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Intracavernosal drug-induced erection therapy versus external vacuum devices in the treatment of erectile dysfunction.

Author(s): Soderdahl DW, Thrasher JB, Hansberry KL

Affiliation(s): Urology Service, Madigan Army Medical Center, Tacoma, Washington, USA.

Publication date & source: 1997-06, Br J Urol., 79(6):952-7.

Publication type: Clinical Trial; Randomized Controlled Trial

OBJECTIVES: To determine if there is a significant difference between intracavernosal self-injection and external vacuum devices when compared directly for satisfaction, effectiveness and side-effects. PATIENTS AND METHODS: Fifty men were randomised into two groups and received either instruction on the use of the Osbon ErecAid system or self-injection therapy. After 15 uses, each group completed a questionnaire detailing efficacy, satisfaction and side-effects, and then changed to the other modality after appropriate instruction. A questionnaire was completed by study participants and their sexual partners after using both methods. Patients were followed for 18-24 months using telephone interviews. RESULTS: Forty-four patients (mean age 62.3 years, range 38-84) completed the study. Patients and their partners reported a superior quality of erections with the injection method but the difference did not reach statistical significance. The ability to attain orgasm and the overall satisfaction of the patient and partner with the sexual experience was significantly better when using injections. Side-effects were similar between the modalities. Subgroups analysed for age, duration and aetiology of impotence showed that younger patients (< 60 years), those with a shorter duration of impotence (< 12 months) and those impotent secondary to radical prostatectomy strongly favoured injection therapy (P < 0.05). Overall, of the 44 couples, the final preferences of the patients were 25 (57%), 12 (27%), six (14%) and one (2%) for the injection, vacuum device, both or neither, respectively, and of the partners were 22 (50%), 12 (27%), six (14%) and four (9%), respectively. At 18-24 months, 80% of patients were still using either the vacuum device, injections, or both. CONCLUSION: Both the vacuum device and injections are effective treatment modalities for impotence and are associated with good long-term success. Overall, there was a trend favouring injection therapy over the vacuum device which was most significant in younger patients, those with a shorter duration of impotence, and those impotent secondary to radical prostatectomy.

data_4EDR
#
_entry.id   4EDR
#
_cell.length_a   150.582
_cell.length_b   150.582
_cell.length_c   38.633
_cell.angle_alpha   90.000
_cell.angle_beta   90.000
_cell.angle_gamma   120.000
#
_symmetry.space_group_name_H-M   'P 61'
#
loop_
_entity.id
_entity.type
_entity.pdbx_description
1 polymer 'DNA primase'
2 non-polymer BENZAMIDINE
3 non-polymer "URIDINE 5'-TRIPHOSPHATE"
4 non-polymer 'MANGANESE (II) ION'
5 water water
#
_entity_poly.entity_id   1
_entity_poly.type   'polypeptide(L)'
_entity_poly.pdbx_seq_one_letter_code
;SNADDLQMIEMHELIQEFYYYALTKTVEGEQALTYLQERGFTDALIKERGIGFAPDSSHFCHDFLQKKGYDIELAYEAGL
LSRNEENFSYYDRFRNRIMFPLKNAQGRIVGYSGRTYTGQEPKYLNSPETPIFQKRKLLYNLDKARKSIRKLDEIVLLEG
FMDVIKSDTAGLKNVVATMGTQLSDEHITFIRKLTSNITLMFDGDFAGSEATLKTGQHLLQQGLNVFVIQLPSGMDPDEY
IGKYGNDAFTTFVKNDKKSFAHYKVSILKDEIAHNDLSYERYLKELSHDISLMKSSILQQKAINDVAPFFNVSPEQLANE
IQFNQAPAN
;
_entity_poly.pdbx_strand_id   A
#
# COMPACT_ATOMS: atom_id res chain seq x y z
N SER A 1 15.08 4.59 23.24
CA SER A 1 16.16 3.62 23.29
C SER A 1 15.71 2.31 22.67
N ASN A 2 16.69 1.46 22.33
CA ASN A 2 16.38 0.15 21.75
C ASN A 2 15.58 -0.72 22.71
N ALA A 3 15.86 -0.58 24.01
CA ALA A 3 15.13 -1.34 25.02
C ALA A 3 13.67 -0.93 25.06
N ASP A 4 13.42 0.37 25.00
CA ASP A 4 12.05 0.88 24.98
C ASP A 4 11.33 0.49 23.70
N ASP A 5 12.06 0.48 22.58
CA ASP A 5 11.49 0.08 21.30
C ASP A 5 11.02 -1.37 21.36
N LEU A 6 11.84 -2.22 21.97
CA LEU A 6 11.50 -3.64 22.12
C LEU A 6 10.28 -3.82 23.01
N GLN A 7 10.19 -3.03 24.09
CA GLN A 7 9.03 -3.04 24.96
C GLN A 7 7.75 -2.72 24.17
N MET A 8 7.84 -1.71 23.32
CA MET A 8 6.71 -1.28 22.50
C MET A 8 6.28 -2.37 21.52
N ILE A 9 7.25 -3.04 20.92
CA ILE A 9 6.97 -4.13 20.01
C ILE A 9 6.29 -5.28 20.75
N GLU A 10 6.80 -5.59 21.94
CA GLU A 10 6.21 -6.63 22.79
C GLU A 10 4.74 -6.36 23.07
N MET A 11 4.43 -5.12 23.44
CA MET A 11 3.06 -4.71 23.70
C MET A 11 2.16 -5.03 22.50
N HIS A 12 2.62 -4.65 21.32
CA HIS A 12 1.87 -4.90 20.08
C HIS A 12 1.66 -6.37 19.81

Page last updated: 2006-01-31

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